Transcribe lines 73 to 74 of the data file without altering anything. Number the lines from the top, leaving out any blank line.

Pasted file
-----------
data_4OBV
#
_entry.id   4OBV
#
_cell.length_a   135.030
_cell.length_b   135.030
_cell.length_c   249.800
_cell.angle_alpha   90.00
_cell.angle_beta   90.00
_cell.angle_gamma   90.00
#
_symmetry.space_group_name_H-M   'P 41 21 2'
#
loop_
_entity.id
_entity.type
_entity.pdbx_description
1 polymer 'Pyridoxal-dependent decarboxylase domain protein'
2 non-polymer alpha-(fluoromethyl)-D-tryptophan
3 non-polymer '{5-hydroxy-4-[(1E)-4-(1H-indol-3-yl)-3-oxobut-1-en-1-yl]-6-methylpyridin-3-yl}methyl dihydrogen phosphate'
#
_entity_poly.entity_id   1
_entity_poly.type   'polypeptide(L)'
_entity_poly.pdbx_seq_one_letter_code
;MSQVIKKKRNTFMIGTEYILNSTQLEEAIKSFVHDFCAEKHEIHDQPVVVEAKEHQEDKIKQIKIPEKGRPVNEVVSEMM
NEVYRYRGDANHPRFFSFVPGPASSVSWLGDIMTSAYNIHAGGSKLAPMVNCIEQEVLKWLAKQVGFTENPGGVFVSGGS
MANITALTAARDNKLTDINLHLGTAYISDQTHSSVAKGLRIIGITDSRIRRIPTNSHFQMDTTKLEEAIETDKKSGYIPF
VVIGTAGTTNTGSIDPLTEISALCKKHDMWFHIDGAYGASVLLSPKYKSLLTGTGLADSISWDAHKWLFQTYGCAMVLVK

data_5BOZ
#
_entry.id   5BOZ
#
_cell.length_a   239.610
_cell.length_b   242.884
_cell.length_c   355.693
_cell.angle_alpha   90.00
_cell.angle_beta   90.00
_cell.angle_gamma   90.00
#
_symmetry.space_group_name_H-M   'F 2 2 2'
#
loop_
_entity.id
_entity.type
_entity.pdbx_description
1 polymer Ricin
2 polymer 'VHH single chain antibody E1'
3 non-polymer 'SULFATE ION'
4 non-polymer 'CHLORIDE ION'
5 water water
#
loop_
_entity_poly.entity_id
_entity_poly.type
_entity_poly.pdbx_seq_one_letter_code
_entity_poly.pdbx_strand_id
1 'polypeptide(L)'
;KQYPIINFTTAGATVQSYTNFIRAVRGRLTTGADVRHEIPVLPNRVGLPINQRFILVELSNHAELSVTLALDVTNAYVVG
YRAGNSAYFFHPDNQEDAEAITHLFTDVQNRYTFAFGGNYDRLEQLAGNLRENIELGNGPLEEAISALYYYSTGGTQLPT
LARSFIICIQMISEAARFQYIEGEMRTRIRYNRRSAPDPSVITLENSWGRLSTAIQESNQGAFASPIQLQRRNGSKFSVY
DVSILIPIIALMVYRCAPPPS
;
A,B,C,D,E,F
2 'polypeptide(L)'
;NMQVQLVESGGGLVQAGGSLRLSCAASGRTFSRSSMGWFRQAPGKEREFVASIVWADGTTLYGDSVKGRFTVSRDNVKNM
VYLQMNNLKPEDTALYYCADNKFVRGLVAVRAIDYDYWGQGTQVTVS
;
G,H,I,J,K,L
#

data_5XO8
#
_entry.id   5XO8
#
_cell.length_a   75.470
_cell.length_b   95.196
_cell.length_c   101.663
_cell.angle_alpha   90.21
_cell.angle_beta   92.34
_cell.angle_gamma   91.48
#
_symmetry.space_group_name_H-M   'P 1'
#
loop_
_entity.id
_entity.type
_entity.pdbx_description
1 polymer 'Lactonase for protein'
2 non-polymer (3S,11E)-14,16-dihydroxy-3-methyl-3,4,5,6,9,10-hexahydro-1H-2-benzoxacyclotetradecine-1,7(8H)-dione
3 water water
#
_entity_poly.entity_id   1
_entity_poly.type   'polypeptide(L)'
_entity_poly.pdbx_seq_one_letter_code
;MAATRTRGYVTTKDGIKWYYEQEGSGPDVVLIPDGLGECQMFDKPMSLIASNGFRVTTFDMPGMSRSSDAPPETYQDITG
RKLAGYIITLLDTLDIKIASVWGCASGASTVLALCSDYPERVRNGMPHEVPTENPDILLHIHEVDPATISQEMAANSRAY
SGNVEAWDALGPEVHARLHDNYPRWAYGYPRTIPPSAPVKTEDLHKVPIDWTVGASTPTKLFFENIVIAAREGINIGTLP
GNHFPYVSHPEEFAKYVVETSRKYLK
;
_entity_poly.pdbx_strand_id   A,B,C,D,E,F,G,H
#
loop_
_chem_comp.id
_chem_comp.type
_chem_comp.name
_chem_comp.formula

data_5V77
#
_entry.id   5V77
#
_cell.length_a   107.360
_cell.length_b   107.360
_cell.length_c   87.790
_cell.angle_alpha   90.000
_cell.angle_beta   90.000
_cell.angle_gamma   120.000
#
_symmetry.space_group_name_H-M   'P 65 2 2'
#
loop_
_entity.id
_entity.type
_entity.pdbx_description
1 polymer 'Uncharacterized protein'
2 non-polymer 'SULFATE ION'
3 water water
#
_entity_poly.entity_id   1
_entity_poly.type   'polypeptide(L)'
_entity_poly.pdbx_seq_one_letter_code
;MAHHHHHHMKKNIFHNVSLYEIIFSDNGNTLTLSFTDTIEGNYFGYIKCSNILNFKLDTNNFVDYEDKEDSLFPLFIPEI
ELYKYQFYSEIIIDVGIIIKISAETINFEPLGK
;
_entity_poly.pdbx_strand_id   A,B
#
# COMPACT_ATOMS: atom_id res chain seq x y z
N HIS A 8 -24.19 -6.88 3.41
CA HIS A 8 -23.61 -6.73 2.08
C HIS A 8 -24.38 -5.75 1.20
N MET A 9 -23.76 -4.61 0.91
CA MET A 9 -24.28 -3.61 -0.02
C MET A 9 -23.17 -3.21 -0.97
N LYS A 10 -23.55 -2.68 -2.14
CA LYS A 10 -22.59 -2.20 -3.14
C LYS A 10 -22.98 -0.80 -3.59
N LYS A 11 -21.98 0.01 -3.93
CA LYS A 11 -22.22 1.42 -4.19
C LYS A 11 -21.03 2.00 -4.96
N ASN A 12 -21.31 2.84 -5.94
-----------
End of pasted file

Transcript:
#
_cell.length_a   75.470